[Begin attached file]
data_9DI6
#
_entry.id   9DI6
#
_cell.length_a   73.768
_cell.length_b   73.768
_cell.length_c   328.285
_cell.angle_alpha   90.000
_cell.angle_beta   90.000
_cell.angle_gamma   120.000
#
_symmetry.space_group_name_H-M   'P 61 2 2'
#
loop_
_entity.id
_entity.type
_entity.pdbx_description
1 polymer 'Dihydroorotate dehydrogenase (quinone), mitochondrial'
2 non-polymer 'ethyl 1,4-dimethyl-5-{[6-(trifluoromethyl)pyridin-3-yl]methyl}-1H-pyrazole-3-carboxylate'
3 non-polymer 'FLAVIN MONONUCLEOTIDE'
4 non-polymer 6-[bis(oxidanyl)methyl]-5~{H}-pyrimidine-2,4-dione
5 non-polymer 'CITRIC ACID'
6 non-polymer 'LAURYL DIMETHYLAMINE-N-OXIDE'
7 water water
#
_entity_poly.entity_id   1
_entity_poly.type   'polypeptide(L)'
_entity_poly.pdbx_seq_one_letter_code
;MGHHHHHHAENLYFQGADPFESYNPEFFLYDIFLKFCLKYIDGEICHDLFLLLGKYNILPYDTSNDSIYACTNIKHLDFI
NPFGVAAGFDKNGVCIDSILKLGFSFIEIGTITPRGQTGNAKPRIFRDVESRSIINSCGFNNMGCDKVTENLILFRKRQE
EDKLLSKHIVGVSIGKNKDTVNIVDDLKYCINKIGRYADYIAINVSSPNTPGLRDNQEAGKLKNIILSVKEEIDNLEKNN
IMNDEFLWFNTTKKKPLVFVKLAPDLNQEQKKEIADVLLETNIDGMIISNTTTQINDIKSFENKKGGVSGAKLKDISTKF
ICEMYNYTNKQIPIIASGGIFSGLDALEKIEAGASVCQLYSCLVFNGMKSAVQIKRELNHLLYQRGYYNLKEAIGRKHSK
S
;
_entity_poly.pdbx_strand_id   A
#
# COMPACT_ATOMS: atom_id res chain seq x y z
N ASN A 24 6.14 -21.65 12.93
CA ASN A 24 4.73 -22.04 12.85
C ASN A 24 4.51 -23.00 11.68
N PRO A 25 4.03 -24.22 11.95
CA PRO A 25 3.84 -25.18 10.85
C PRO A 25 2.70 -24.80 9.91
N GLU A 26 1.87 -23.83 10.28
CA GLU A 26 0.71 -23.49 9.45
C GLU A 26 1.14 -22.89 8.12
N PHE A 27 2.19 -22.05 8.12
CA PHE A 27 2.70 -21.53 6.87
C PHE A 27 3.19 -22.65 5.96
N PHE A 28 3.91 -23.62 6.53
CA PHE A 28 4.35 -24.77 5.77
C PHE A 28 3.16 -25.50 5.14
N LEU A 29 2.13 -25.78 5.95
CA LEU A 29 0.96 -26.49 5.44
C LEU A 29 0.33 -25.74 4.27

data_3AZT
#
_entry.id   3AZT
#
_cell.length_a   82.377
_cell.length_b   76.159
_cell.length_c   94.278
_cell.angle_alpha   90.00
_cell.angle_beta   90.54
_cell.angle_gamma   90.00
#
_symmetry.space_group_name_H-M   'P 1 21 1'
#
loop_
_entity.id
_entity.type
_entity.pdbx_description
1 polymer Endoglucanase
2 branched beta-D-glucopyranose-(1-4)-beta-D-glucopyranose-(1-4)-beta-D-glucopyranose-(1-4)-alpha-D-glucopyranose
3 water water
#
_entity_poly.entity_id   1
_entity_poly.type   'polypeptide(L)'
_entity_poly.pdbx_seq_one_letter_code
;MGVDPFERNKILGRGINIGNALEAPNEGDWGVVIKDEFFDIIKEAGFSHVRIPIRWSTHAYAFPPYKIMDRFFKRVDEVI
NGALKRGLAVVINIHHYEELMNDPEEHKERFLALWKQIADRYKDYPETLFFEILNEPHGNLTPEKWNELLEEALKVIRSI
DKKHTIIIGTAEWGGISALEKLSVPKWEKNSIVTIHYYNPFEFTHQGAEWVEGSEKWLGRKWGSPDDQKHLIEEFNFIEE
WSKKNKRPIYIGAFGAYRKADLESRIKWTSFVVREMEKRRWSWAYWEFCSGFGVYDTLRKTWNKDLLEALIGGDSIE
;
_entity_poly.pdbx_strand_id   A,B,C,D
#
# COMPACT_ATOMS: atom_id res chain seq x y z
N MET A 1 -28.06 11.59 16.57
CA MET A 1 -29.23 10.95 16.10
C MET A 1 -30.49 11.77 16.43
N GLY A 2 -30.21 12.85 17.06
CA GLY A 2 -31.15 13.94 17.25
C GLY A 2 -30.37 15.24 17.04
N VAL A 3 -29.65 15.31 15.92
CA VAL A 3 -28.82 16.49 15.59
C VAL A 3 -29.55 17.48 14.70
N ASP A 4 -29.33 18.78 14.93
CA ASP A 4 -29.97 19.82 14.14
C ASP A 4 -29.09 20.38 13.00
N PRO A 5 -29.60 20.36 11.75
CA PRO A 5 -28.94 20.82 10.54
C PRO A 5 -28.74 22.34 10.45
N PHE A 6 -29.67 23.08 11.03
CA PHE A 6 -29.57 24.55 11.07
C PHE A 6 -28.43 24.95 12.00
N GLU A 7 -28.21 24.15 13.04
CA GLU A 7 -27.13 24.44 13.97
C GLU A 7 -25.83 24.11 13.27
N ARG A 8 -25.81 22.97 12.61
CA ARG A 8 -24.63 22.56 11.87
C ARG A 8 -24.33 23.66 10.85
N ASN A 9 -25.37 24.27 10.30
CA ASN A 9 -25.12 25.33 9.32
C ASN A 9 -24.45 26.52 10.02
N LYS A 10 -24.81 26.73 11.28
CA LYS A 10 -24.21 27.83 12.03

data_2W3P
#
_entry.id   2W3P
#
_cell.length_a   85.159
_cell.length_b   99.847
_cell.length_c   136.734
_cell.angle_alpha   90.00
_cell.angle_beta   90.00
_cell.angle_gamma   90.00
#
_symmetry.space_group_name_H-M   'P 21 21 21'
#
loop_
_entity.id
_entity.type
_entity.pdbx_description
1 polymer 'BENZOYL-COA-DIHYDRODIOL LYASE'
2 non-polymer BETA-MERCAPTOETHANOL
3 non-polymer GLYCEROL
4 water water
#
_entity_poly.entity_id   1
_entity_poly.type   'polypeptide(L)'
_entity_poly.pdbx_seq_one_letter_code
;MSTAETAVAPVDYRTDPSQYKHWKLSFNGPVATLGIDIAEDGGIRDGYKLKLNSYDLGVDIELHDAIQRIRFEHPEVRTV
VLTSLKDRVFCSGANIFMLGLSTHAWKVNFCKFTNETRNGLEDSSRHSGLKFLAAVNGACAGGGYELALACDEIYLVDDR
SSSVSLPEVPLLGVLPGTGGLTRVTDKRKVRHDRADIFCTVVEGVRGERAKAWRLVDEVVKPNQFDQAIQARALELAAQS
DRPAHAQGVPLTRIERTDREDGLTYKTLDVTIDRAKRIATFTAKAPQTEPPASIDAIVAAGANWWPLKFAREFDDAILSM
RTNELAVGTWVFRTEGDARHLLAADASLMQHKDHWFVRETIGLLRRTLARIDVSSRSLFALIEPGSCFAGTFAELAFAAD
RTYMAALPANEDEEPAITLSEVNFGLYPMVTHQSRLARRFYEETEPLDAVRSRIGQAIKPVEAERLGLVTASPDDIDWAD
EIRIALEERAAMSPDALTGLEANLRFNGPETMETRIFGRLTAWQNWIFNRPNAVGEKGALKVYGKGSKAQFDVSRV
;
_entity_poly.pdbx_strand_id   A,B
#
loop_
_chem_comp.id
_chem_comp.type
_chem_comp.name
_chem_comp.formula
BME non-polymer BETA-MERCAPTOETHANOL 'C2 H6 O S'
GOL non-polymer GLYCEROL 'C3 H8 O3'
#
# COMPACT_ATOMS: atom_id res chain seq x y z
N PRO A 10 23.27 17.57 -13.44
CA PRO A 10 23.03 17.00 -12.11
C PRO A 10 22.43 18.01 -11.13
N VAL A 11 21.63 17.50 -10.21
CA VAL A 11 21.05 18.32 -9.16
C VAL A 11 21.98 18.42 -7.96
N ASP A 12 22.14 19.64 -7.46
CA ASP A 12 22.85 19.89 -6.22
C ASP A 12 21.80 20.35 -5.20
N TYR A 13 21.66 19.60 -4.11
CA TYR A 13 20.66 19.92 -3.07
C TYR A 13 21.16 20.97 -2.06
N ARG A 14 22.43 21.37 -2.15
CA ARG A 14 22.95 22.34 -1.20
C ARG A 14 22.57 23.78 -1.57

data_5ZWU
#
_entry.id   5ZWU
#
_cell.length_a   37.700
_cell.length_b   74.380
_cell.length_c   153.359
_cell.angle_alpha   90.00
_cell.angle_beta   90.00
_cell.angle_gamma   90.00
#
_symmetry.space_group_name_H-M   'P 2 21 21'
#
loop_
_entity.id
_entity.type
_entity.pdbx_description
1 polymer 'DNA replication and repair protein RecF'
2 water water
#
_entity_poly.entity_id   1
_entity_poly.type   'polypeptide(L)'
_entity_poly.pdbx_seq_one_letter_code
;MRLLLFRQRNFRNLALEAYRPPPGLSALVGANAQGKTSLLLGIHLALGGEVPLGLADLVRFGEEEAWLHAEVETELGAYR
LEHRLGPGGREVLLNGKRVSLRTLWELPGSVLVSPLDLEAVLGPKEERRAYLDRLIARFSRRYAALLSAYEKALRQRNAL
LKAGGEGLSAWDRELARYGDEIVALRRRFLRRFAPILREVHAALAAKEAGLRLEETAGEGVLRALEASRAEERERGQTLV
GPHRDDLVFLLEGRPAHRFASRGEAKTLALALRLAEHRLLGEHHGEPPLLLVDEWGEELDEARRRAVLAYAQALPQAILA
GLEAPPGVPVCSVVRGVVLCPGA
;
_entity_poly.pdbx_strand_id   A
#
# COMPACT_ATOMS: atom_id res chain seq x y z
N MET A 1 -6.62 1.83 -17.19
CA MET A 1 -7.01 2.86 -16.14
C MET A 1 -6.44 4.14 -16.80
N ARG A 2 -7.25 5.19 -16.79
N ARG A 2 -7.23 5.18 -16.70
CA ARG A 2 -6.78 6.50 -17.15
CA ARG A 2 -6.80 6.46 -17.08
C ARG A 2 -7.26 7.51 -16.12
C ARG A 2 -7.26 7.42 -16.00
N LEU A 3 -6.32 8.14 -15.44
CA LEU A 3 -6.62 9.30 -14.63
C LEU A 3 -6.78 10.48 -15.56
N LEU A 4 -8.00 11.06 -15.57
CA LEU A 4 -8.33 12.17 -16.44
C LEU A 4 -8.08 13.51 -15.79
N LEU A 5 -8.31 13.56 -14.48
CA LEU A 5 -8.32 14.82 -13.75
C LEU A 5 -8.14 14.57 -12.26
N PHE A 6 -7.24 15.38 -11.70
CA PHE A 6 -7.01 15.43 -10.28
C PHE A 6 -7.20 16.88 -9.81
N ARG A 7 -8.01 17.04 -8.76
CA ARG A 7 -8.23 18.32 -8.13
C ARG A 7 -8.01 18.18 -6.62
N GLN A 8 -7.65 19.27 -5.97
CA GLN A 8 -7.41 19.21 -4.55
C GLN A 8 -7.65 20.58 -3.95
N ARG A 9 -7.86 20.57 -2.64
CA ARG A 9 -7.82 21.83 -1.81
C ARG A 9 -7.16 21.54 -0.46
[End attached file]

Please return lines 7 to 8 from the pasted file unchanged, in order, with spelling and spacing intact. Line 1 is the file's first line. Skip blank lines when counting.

_cell.length_c   328.285
_cell.angle_alpha   90.000